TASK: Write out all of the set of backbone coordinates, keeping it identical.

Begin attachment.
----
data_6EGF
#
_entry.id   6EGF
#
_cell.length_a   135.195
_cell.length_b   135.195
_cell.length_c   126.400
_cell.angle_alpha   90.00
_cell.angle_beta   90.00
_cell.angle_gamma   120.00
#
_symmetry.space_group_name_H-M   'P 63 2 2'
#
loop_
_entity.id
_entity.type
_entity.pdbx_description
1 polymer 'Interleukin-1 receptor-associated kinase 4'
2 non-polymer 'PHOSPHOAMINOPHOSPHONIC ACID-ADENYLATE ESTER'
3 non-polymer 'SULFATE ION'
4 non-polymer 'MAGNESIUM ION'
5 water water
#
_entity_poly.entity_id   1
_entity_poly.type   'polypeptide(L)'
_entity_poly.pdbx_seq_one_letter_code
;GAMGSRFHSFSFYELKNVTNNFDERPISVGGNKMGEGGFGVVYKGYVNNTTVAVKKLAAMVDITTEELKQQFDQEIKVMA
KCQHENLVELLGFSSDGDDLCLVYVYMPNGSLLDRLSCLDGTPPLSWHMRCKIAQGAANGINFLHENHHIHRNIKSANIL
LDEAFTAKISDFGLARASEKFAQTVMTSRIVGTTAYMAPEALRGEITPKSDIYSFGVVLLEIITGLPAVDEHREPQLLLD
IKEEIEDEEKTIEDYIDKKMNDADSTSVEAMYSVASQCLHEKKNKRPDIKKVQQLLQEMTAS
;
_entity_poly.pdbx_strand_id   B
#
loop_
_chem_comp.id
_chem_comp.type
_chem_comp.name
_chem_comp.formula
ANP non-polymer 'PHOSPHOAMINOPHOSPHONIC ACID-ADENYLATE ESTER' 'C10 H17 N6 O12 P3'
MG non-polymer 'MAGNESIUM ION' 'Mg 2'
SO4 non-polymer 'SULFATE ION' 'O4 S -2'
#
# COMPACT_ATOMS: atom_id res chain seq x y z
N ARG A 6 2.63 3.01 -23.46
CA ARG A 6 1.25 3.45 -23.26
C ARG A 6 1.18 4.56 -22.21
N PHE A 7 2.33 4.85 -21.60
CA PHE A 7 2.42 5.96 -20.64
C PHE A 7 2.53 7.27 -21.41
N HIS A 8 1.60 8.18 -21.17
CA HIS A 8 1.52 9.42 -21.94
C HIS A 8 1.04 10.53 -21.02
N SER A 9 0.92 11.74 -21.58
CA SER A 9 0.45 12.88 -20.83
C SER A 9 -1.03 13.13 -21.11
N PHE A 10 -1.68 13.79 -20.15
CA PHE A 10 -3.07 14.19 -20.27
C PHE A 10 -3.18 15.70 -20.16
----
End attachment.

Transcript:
data_6EGF
#
_entry.id   6EGF
#
_cell.length_a   135.195
_cell.length_b   135.195
_cell.length_c   126.400
_cell.angle_alpha   90.00
_cell.angle_beta   90.00
_cell.angle_gamma   120.00
#
_symmetry.space_group_name_H-M   'P 63 2 2'
#
loop_
_entity.id
_entity.type
_entity.pdbx_description
1 polymer 'Interleukin-1 receptor-associated kinase 4'
2 non-polymer 'PHOSPHOAMINOPHOSPHONIC ACID-ADENYLATE ESTER'
3 non-polymer 'SULFATE ION'
4 non-polymer 'MAGNESIUM ION'
5 water water
#
_entity_poly.entity_id   1
_entity_poly.type   'polypeptide(L)'
_entity_poly.pdbx_seq_one_letter_code
;GAMGSRFHSFSFYELKNVTNNFDERPISVGGNKMGEGGFGVVYKGYVNNTTVAVKKLAAMVDITTEELKQQFDQEIKVMA
KCQHENLVELLGFSSDGDDLCLVYVYMPNGSLLDRLSCLDGTPPLSWHMRCKIAQGAANGINFLHENHHIHRNIKSANIL
LDEAFTAKISDFGLARASEKFAQTVMTSRIVGTTAYMAPEALRGEITPKSDIYSFGVVLLEIITGLPAVDEHREPQLLLD
IKEEIEDEEKTIEDYIDKKMNDADSTSVEAMYSVASQCLHEKKNKRPDIKKVQQLLQEMTAS
;
_entity_poly.pdbx_strand_id   B
#
loop_
_chem_comp.id
_chem_comp.type
_chem_comp.name
_chem_comp.formula
ANP non-polymer 'PHOSPHOAMINOPHOSPHONIC ACID-ADENYLATE ESTER' 'C10 H17 N6 O12 P3'
MG non-polymer 'MAGNESIUM ION' 'Mg 2'
SO4 non-polymer 'SULFATE ION' 'O4 S -2'
#
# COMPACT_ATOMS: atom_id res chain seq x y z
N ARG A 6 2.63 3.01 -23.46
CA ARG A 6 1.25 3.45 -23.26
C ARG A 6 1.18 4.56 -22.21
N PHE A 7 2.33 4.85 -21.60
CA PHE A 7 2.42 5.96 -20.64
C PHE A 7 2.53 7.27 -21.41
N HIS A 8 1.60 8.18 -21.17
CA HIS A 8 1.52 9.42 -21.94
C HIS A 8 1.04 10.53 -21.02
N SER A 9 0.92 11.74 -21.58
CA SER A 9 0.45 12.88 -20.83
C SER A 9 -1.03 13.13 -21.11
N PHE A 10 -1.68 13.79 -20.15
CA PHE A 10 -3.07 14.19 -20.27
C PHE A 10 -3.18 15.70 -20.16